Rick Johnson, an engineering professor on the Hill—and, at the risk of a mixed metaphor, something of a Renaissance man. At Cornell since 1981, Johnson has spent decades teaching and doing research in electrical engineering, particularly in the fields of control systems and signal processing. But over the past twelve years, his interests have entailed as much art as science. A pioneer in the field of computational art history, Johnson leverages both his engineering acumen and his abiding passion for art to study the physical materials with which works are made. Read more about Magic Eye
Six assistant professors win NSF early-career awards
Two operations research and information engineers, two electrical engineers and two mathematicians from Cornell have received National Science Foundation (NSF) Faculty Early Career Development Program awards.
Over the next five years, each researcher will receive up to $500,000 “to build a firm scientific footing for solving challenges and scaling new heights for the nation, as well as serve as academic role models in research and education,” according to the NSF website.
The five assistant professors are: Jayadev Acharya, electrical and computer engineering; Siddhartha Banerjee, operations research and information engineering; Christina Delimitrou, electrical and computer engineering; Nathan Kallus, operations research and information engineering at Cornell Tech; Karola Mészáros, mathematics in the College of Arts and Sciences; and Inna Zakharevich, mathematics in the College of Arts and Sciences.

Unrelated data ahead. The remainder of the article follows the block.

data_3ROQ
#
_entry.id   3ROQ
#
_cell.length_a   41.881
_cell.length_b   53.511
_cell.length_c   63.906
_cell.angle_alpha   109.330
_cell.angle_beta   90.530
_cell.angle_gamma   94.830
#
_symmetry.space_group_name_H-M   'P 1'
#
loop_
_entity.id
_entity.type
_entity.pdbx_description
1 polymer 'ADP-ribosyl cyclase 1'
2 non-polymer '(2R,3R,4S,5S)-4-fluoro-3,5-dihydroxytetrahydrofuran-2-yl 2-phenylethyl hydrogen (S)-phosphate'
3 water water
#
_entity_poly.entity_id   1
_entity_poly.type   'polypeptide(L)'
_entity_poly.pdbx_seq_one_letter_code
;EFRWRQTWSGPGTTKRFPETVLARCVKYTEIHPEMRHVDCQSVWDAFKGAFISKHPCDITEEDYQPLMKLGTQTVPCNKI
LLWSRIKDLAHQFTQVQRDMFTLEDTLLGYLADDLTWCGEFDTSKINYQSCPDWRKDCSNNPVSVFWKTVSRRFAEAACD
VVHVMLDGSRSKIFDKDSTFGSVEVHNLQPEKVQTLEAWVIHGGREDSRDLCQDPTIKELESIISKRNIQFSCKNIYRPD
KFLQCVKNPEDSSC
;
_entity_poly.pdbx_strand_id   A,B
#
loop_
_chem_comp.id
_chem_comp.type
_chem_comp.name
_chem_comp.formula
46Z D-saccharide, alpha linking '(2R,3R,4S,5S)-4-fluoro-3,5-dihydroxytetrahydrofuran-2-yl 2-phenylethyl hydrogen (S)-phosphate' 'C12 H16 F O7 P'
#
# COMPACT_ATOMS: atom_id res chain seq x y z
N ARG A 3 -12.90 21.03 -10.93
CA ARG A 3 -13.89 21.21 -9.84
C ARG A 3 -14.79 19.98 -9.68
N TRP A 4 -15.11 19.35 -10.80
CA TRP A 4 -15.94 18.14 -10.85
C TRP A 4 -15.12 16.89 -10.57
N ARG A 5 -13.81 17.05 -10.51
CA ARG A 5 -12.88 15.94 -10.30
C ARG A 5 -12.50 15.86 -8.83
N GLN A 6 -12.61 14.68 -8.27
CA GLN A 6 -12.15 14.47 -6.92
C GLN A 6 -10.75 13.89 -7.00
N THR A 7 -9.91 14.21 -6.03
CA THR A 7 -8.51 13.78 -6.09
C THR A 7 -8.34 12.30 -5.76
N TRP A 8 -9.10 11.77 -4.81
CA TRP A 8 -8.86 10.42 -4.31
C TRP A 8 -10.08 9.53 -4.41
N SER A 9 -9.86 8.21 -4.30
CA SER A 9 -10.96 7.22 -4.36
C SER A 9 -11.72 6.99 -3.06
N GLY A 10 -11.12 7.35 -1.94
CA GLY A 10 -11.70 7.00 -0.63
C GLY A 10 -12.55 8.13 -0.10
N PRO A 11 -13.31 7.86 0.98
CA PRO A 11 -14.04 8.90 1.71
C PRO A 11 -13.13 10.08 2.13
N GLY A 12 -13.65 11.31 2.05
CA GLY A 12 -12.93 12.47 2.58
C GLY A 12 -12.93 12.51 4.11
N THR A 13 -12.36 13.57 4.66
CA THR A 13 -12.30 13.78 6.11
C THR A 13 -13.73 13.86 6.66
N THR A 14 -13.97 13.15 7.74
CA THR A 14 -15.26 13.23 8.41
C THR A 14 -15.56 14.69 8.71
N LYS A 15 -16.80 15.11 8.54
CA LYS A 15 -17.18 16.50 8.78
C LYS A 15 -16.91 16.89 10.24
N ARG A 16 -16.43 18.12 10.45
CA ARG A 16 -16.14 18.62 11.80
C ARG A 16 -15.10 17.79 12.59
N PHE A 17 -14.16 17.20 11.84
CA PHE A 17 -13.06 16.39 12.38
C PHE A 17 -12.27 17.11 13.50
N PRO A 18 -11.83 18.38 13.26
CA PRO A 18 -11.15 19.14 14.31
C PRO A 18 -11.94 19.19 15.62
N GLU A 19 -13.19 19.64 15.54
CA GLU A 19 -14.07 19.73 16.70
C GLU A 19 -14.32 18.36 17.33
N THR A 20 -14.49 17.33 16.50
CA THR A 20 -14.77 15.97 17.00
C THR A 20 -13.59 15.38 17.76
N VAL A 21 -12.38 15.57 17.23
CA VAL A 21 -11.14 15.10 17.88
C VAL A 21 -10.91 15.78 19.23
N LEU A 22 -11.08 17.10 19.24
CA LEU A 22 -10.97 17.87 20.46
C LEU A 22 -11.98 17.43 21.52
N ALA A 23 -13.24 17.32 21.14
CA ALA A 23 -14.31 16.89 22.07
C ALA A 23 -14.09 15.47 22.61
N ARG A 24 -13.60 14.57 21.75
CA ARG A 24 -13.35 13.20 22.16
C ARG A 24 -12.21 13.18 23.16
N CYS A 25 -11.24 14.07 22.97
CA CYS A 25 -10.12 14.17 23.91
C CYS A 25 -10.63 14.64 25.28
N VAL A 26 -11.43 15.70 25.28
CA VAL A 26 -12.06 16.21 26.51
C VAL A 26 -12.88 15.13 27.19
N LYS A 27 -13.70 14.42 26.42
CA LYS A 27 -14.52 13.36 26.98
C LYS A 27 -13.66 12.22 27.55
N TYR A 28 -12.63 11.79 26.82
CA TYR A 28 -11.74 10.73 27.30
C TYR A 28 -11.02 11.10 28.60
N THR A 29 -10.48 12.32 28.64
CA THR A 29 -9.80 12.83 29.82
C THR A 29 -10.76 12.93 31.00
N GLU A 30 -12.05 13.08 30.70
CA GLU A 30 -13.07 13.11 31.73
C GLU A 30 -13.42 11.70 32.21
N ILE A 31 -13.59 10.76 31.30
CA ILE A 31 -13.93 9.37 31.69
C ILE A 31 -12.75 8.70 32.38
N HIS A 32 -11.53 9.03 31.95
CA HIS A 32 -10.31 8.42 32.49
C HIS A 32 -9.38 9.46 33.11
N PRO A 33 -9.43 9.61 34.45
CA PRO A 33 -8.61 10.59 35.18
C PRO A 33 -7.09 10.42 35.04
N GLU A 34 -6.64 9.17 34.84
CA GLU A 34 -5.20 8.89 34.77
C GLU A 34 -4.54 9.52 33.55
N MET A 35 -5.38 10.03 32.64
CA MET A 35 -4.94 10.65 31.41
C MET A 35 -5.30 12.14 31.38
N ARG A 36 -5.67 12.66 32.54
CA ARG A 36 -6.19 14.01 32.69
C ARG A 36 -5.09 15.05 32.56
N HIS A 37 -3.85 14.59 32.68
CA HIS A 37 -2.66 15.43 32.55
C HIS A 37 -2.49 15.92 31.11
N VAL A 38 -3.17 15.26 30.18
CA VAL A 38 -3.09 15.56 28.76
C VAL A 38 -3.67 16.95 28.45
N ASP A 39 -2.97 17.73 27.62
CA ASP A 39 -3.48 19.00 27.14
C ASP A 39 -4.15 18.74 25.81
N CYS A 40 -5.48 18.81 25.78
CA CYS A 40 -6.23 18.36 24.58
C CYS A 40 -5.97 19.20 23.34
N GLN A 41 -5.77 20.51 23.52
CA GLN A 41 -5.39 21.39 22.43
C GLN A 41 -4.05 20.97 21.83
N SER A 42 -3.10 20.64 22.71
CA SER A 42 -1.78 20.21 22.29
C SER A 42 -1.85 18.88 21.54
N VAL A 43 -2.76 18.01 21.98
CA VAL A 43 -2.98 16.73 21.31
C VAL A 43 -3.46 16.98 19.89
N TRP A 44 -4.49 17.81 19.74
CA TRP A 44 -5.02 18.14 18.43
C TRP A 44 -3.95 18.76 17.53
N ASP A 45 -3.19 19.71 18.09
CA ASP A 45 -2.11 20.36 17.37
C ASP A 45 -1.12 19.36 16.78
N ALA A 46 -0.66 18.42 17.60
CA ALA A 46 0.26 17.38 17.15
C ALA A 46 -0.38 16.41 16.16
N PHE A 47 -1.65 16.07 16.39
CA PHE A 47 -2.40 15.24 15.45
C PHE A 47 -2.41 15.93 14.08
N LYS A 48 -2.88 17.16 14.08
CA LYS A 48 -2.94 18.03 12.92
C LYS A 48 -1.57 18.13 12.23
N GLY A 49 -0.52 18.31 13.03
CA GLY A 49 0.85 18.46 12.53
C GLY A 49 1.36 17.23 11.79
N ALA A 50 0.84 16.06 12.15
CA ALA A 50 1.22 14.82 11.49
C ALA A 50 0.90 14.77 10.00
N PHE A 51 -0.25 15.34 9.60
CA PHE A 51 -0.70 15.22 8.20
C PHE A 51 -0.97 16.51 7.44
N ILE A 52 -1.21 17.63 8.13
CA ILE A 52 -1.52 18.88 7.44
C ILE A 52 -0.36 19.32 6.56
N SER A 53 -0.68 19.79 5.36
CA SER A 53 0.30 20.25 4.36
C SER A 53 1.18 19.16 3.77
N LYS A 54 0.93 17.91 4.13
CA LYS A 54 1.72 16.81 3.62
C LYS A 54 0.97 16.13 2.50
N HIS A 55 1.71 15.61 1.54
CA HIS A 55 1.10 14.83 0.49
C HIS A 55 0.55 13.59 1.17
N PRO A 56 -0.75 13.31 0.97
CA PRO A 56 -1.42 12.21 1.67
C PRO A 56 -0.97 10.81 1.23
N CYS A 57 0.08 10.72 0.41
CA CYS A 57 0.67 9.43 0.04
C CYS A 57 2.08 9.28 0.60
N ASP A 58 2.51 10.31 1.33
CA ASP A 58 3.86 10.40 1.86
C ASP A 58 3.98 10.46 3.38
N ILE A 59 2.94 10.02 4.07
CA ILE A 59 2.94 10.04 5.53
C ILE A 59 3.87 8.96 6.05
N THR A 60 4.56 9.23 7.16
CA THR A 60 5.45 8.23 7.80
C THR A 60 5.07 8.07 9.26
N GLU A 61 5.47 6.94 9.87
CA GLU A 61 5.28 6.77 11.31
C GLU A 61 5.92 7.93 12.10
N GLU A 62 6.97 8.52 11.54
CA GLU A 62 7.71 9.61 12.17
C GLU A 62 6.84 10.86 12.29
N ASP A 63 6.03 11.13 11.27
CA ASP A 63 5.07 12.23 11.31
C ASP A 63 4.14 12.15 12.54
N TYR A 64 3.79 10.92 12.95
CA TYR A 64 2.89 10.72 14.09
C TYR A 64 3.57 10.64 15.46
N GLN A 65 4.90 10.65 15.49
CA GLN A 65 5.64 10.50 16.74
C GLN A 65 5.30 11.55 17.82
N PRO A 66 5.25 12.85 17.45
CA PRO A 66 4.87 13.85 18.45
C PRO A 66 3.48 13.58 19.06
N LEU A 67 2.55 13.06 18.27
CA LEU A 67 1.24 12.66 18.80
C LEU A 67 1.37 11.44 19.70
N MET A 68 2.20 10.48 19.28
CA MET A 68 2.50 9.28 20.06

Acharya will use his funds to shed light on poorly understood trade-offs in data science and machine learning. For example, an app on a mobile device that searches the web would ideally be small, communicate as little data as possible and maintain the privacy of the user. But these constraints are often at odds with each other. Strong privacy requires more data and computation, and data-efficient systems require more computation. The project aims to establish fundamental trade-offs between resources and design efficient solutions to improve these systems. Outreach activities will connect project researchers with undergraduate students and underrepresented communities....
Delimitrou will use her funds to study cloud microservices, which are becoming increasingly pervasive in data centers. As modern cloud services have grown in popularity, their designs have shifted from complex monolithic applications to specialized, loosely coupled microservices, which require fast network processing and low request latency. These issues affect the availability and efficiency of cloud services. The project will pursue automated, learning-based techniques to take a holistic view to designing a hardware and software system for interactive microservices that run on large data centers....
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